One of the easiest ways to use up a glut of lemons is to make- preserved lemons! Who’d thunk it!
Preserved lemons are used in a lot of North African and Indian cooking. The have an intense lemony flavour and though the flesh can be used in sauces etc it is really the peel you are after. So how to make them? Well you simply wash your lemons and quarter them. Layer the lemon quarters in a sterile jar with lots of salt (don’t use salt with iodine as it inhibits fermentation), pushing down to release the lemon juice. Fill the jar with lemons and salt, you can also add black peppercorns and bay leaves for extra flavour, making sure they are packed in tightly (without air bubbles like the large one you can see in my photo- eek!). If the lemons are not covered by their own salty juices you can add a little brine (salt water) to ensure they are covered. Screw on a lid and leave at room temperature to ferment. That’s it!
Leave for at least four weeks, the lemons will soften and the flavour will intensify over this time. When you’re ready to use them rinse the lemons, discard the flesh or reserve for a sauce or dressing, trim any white pith from the peel and slice finely. Delicious in so many recipes!
EDIT: If you are having trouble getting your lemons to stay under the juice/brine rustle up one of those little table-like plastic stands that are used to stop take-away pizza from sticking to the pizza box lid. Put the flat surface down on top of your lemons then screw on the lid. The lid will push on the little ‘legs’ and force the lemons under the liquid and keep them there! Simple but effective!
Of course you can’t deal with a citrus glut without making marmalade. It’s the perfect way to use up citrus fruit whilst also preserving them. I turned to ‘Pam the Jam’, author of the River Cottage Preserves handbook, for a couple of worthy recipes.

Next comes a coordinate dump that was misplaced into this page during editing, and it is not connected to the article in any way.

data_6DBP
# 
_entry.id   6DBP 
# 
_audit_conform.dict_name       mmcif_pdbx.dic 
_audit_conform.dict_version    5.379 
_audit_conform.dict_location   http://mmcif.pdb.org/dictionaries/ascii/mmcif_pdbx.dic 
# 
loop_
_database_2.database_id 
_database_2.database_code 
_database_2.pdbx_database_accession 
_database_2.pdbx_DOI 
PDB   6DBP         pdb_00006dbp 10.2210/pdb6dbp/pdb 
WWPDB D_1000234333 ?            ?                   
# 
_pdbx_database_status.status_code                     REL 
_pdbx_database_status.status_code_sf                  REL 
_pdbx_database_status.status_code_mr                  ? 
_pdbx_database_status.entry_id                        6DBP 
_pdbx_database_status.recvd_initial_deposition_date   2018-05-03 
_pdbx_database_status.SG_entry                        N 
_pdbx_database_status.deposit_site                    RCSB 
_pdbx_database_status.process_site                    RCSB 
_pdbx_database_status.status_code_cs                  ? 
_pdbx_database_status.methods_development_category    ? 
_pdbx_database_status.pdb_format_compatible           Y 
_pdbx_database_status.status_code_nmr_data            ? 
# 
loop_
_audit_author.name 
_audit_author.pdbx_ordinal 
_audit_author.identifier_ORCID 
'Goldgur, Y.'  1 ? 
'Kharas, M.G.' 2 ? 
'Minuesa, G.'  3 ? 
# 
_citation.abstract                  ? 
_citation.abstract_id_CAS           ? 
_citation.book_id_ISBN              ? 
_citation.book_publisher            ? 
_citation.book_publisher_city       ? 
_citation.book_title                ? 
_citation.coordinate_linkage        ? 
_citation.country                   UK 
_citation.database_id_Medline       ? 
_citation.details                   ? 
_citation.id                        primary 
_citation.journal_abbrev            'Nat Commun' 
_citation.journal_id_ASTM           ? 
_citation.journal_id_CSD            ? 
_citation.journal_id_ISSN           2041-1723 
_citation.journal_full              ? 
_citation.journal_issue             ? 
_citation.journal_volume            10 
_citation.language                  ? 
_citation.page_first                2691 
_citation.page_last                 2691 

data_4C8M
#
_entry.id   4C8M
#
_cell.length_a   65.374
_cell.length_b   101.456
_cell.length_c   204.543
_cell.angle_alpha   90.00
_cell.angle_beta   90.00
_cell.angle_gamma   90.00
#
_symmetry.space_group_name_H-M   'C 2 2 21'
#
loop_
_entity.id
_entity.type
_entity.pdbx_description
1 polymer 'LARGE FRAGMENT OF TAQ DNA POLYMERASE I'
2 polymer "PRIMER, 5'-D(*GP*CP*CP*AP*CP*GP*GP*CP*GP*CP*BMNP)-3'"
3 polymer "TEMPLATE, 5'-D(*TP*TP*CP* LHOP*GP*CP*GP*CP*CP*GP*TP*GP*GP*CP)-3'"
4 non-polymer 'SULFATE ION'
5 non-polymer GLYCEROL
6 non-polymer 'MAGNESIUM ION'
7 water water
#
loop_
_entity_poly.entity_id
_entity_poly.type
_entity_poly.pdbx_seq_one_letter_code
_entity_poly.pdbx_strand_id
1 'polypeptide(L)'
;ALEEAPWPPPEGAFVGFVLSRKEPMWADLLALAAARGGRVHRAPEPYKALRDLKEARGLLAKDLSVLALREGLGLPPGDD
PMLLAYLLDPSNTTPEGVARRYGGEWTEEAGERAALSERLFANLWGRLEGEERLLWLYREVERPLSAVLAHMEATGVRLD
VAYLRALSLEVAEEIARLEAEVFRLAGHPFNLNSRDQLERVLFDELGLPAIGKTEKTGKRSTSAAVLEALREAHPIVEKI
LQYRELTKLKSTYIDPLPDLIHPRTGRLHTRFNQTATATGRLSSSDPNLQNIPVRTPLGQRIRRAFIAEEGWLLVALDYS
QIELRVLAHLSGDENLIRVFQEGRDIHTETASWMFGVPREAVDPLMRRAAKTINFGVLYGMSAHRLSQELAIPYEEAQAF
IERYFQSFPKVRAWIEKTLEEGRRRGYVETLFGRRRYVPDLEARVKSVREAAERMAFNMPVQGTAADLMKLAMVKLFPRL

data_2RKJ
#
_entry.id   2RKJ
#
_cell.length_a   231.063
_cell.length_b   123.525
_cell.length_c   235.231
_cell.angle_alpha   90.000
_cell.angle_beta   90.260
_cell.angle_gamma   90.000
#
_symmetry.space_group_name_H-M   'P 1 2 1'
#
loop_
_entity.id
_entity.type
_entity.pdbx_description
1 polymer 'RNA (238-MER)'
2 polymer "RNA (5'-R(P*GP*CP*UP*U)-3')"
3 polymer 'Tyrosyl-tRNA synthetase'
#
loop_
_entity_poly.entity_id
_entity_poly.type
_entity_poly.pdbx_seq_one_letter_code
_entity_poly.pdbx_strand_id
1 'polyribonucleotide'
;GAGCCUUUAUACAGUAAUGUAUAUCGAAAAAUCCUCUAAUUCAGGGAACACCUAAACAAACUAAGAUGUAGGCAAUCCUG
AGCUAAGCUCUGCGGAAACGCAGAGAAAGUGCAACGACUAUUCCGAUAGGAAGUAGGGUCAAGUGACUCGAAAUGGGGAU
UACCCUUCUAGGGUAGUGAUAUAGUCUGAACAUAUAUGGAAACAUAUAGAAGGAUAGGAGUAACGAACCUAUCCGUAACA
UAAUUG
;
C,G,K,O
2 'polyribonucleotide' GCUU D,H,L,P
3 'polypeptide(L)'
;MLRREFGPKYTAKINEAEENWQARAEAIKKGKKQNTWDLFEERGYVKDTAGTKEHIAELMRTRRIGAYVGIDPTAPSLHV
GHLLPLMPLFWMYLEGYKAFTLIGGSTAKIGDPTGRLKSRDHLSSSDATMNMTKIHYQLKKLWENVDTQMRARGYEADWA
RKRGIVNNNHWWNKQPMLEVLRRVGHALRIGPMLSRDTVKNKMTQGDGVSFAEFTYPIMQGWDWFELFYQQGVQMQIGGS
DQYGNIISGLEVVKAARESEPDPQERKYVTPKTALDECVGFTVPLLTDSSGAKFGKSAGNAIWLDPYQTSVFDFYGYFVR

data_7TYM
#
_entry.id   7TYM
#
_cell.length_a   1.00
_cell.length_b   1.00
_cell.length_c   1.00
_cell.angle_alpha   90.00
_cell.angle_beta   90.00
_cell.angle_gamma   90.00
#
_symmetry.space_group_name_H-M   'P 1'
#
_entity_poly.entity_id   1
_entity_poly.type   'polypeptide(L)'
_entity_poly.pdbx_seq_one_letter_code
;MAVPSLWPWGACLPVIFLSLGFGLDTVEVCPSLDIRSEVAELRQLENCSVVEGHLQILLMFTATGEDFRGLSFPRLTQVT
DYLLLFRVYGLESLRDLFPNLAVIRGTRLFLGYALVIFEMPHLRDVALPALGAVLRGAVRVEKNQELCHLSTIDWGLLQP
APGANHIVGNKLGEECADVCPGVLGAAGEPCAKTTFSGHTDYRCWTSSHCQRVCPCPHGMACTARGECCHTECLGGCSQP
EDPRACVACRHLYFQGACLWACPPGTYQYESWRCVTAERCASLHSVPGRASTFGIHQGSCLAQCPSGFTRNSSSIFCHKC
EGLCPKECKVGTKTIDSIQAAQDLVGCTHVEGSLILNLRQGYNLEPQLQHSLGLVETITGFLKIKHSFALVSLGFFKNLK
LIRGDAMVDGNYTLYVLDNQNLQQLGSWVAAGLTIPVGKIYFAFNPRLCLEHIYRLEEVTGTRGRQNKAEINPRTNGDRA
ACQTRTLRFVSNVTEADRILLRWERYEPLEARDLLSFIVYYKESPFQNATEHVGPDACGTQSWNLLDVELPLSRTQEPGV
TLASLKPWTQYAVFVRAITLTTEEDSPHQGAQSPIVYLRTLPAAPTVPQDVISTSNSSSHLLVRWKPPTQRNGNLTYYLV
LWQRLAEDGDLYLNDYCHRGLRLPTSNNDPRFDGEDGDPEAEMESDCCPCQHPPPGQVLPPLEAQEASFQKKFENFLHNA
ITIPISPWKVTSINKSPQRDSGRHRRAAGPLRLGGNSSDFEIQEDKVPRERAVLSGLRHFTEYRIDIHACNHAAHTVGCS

I decided to make a standard Orange Marmalade using Naval & Blood Oranges, and a Lemon & Honey Marmalade. I’d never seen a lemon marmalade before and I can imagine using it to top a cake as well as on your standard toast. Honey is expensive so I just used the most basic cheap honey I could find. I only needed one cup for the recipe so it wasn’t too indulgent. I made both marmalades using the whole fruit method, though I cheated a little and sliced the fruit using my food processor and then boiled it using my pressure cooker, so it was a much faster process than the recipe suggested.
I’ve been collecting jars lately and I really love these ball mason jars. They are just so pretty and practical! Can you see the difference in colour between the Orange Marmalade above and the Lemon & Honey Marmalade below?
Whenever I visit my parents I help them with their pruning. Ok, to be honest I wander around their garden and snip a few bay leaves here and a handful of rosemary there, nothing they would miss but great for our grocery budget. I also trim the herbs we grow in our garden and out on the verge to keep them bushy and productive. Of course I have to do something with all these harvested herbs and a great way to preserve them is by drying.
To dry your herbs they must be free of dirt so give them a good wash then hang up in a warm dry spot. Make sure they are out of direct sunlight to preserve their colour and once dry take them down and store in an airtight container. I hang mine from the kitchen lights, do whatever works for you.
My sister recently pruned her sage plant and dropped by with an armload of the cuttings. When I had finished drying them I compared their weight with that of a typical dry herb canister from the supermarket and estimated I had saved us more than twenty dollars by taking a few minutes to wash and truss up the excess sage with string. Bargain.